The Flattening Firm and Product Market Competition
AbstractThis paper establishes a causal effect of product market competition on various characteristics of organizational design. Using a unique panel dataset on firm hierarchies of large U.S. firms (1986-1999) and a quasi-natural experiment (trade liberalization), we find that increasing competition leads firms to flatten their hierarchies, i.e., (i) firms reduce the number of positions between the CEO and division managers and (ii) increase the number of positions reporting directly to the CEO (span of control). Firms also alter the structure and level of division manager compensation, increasing total pay as well as local (division-level) and global (firm-level) incentives. Our estimates show that for the average firm, span of control increased by 6% and depth decreased by 11% as a result of the quasi-natural experiment.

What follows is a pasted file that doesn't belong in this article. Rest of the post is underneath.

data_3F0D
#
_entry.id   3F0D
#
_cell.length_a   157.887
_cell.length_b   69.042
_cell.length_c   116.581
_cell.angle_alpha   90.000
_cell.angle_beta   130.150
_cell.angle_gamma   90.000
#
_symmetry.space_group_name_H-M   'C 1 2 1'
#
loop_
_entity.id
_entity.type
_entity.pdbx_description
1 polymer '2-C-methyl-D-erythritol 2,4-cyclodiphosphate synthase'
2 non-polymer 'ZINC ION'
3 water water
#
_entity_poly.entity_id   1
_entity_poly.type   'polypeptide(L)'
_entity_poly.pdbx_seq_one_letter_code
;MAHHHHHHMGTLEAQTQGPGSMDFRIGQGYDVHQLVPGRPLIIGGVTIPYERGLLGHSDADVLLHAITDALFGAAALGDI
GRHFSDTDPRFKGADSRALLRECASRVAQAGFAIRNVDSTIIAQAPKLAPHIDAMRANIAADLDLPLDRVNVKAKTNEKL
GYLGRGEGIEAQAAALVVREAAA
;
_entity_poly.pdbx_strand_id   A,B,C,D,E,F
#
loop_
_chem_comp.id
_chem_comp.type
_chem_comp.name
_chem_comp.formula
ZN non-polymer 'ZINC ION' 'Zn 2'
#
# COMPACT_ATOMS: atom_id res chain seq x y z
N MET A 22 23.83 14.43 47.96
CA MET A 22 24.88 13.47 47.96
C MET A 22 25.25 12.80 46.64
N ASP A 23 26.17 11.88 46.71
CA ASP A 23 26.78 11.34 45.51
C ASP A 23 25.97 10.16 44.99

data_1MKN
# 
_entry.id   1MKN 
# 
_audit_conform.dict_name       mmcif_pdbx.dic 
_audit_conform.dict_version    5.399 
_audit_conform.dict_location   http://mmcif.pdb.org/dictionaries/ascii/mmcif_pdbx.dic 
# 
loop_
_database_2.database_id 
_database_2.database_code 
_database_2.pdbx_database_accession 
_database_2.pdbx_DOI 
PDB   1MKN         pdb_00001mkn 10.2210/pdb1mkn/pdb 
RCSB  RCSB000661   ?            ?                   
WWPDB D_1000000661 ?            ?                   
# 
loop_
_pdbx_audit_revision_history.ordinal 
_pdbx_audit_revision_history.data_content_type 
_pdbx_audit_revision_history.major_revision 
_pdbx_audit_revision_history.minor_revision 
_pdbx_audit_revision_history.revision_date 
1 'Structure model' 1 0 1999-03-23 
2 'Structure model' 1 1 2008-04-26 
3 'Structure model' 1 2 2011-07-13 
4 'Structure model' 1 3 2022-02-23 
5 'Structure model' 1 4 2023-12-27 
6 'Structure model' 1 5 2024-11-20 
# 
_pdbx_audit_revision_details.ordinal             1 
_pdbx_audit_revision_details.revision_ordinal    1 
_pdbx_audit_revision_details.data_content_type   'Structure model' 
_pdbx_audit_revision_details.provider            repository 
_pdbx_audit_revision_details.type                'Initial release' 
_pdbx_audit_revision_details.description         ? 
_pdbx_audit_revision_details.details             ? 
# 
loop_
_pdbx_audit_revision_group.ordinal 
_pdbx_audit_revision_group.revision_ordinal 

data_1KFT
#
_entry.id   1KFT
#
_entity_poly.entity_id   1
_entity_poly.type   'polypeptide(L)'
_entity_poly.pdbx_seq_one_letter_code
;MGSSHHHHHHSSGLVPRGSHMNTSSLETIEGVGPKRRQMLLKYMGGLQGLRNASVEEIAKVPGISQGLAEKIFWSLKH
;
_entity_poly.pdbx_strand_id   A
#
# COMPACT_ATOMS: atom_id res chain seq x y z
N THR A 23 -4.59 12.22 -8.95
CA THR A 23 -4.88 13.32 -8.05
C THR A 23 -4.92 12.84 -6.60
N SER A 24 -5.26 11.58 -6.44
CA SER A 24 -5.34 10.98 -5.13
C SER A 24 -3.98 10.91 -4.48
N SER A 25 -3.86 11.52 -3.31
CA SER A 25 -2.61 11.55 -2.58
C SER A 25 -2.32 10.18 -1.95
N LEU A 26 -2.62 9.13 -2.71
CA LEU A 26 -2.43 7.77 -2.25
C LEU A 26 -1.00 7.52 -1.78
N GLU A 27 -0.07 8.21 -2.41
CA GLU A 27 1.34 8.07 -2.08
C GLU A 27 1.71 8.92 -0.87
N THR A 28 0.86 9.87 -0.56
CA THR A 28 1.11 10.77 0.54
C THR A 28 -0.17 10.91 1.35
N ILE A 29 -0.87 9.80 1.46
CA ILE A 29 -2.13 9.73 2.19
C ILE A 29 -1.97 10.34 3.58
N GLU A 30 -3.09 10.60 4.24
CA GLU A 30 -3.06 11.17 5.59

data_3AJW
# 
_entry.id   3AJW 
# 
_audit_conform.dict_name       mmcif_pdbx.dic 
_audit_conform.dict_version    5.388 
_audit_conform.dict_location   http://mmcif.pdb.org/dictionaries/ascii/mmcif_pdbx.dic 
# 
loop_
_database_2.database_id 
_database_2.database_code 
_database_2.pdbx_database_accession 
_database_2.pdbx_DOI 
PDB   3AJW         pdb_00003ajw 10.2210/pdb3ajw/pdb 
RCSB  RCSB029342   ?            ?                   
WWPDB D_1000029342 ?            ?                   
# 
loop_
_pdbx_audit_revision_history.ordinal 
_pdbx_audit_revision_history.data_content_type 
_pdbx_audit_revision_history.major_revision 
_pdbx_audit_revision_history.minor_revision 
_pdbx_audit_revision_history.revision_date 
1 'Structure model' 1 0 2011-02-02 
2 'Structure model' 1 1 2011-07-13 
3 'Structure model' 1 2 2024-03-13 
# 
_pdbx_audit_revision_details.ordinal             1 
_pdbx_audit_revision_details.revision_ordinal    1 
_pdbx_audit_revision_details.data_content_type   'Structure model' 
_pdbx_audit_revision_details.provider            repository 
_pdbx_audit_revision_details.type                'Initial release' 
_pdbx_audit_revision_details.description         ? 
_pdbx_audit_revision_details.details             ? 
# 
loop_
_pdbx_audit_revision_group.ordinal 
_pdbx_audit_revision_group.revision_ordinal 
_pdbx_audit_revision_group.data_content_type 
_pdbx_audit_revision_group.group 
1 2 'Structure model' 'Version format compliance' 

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Bibliographic InfoPaper provided by C.E.P.R. Discussion Papers in its series CEPR Discussion Papers with number 7253.
Date of creation: Apr 2009
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Find related papers by JEL classification:
- L2 - Industrial Organization - - Firm Objectives, Organization, and Behavior
- M2 - Business Administration and Business Economics; Marketing; Accounting - - Business Economics
- M52 - Business Administration and Business Economics; Marketing; Accounting - - Personnel Economics - - - Compensation and Compensation Methods and Their Effects
This paper has been announced in the following NEP Reports:
- NEP-ALL-2009-04-25 (All new papers)
- NEP-BEC-2009-04-25 (Business Economics)
- NEP-COM-2009-04-25 (Industrial Competition)
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